Karl: I think that the ‘industry’ is changing as we speak. As long as you believe in making something as an industry you will make it with the protection of some big brand and they will promote and make the most of that field. If you think a bit different and put quality first it doesn’t matter where you are or what you do as long as it´s real. Both me and Mikael are classic/traditionally trained sommeliers, working with and drinking the best wines of the world. We both nowadays think that there is a bigger meaning to producers, production and products. We tasted amazing hybrid grape wines, traditional wines and natural wines. The future we see is how you work in the field, the cellar and with nature. It doesn’t matter if it´s a top site in Burgundy, a hybrid, apples, plums, raspberries or even malt. We even believe that some beers are more ‘Grand Cru’ than most sites in Burgundy monocultured by Pinot Noir or Chardonnay.
ASI: How does “Fruktstereo” pair with food? Is there anything different you need to consider (texture, aroma, acidity) when finding the perfect pairing?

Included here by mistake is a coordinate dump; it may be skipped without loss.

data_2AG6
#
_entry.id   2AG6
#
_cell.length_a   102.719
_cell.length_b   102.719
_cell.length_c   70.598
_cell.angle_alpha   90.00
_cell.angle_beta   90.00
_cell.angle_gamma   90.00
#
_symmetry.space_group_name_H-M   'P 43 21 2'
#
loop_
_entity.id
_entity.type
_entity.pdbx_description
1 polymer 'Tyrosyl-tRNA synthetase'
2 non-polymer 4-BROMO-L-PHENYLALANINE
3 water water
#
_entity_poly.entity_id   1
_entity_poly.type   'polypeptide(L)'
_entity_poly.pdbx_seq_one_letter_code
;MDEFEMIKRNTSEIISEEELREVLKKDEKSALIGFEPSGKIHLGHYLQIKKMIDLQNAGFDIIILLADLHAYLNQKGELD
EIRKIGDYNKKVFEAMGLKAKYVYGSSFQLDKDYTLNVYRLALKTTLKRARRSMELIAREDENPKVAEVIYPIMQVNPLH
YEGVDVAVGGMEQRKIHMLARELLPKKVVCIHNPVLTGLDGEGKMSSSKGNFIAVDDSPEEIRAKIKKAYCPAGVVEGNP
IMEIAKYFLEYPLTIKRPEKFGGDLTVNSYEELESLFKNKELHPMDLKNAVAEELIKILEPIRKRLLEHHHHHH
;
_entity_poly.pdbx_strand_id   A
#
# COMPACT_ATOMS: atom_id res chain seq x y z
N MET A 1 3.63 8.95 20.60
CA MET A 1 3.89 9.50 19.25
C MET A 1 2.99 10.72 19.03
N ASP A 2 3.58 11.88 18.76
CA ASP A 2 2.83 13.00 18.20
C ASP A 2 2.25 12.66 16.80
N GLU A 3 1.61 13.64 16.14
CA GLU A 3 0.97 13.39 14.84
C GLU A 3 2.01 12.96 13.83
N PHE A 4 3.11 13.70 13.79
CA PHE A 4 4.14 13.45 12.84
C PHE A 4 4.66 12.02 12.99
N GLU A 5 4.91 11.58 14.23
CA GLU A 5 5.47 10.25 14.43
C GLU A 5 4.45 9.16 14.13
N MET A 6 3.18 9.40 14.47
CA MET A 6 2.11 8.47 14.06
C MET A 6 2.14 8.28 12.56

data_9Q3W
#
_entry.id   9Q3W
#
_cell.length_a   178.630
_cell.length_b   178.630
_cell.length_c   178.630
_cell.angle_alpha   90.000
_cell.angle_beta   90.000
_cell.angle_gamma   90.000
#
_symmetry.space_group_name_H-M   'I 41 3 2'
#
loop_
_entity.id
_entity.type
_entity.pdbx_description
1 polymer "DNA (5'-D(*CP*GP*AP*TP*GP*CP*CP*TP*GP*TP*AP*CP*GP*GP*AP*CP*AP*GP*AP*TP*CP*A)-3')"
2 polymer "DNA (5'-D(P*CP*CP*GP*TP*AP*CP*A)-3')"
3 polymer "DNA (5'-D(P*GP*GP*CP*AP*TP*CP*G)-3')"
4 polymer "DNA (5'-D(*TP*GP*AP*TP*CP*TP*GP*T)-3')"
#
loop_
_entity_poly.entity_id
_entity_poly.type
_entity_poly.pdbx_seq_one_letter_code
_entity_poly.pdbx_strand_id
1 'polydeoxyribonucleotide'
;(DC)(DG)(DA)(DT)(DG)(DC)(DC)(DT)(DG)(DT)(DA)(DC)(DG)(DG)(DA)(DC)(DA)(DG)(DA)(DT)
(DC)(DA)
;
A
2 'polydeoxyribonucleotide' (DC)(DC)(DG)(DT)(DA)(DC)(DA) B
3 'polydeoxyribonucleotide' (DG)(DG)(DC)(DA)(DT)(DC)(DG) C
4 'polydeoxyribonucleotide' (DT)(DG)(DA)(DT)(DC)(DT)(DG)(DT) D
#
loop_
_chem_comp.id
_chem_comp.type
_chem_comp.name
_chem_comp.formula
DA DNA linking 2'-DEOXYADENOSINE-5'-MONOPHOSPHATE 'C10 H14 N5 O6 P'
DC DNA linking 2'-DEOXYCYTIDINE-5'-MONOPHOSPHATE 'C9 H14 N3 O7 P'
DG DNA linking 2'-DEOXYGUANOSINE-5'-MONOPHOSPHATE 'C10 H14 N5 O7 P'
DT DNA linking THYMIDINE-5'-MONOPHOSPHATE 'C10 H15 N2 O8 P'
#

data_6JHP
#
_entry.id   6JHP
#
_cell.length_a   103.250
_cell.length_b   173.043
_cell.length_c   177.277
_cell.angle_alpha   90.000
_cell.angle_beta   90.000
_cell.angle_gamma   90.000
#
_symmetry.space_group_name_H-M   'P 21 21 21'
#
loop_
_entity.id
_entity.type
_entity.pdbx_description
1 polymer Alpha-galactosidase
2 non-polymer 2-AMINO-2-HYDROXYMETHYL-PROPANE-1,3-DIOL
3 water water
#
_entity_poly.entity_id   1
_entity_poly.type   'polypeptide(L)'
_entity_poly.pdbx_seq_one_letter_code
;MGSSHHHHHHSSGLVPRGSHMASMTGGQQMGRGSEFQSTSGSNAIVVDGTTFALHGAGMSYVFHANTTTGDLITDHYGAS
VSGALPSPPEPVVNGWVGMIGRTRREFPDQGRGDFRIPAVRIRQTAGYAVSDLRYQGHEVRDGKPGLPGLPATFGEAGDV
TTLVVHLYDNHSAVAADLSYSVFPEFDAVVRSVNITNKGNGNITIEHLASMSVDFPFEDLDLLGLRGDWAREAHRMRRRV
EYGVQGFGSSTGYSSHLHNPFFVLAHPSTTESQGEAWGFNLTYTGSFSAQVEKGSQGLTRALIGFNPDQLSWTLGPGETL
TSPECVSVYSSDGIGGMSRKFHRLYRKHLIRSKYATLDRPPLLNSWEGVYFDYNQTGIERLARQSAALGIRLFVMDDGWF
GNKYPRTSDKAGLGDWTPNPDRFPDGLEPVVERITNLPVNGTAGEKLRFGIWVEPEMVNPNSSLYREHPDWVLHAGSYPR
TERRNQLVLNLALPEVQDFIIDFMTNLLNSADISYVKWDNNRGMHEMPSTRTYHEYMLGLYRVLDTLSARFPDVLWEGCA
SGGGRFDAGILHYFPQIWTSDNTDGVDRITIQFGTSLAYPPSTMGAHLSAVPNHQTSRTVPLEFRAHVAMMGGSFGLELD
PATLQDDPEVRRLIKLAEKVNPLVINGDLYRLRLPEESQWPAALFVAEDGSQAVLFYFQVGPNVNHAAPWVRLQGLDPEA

Karl: Surprisingly amazing! There is a lot of differences but since we are using more than 20 fruits, berries and also within every fruit there is a couple of hundred varieties there is endless things to speak about here. Less alcohol makes it easier to pair than a lot of wines but also makes it weaker in the sense of heavier flavors. Apples are very delicate, plums are extremely vibrant and heavy. Also tannin structure, acidity levels and different tartness vary with how you process them and leave them on the lees and in bottle. And when you ferment them together the different yeasts and fermentation enhance the flavors and can even make a fruit taste more of that fruit than by itself. Maybe acidity is the biggest thing to consider. Different fruits with different acidity and different sugars fermenting creating very interesting things.